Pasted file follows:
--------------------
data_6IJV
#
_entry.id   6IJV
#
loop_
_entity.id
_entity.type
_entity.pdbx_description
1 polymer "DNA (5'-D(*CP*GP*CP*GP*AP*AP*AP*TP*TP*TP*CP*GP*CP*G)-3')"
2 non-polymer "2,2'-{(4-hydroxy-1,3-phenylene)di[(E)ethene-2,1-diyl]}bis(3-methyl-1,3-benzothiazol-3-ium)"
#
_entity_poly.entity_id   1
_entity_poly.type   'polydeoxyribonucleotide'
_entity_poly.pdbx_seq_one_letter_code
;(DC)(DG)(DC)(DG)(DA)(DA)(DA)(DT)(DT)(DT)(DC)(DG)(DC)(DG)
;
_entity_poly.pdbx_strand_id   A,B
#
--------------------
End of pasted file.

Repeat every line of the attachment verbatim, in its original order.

data_6IJV
#
_entry.id   6IJV
#
loop_
_entity.id
_entity.type
_entity.pdbx_description
1 polymer "DNA (5'-D(*CP*GP*CP*GP*AP*AP*AP*TP*TP*TP*CP*GP*CP*G)-3')"
2 non-polymer "2,2'-{(4-hydroxy-1,3-phenylene)di[(E)ethene-2,1-diyl]}bis(3-methyl-1,3-benzothiazol-3-ium)"
#
_entity_poly.entity_id   1
_entity_poly.type   'polydeoxyribonucleotide'
_entity_poly.pdbx_seq_one_letter_code
;(DC)(DG)(DC)(DG)(DA)(DA)(DA)(DT)(DT)(DT)(DC)(DG)(DC)(DG)
;
_entity_poly.pdbx_strand_id   A,B
#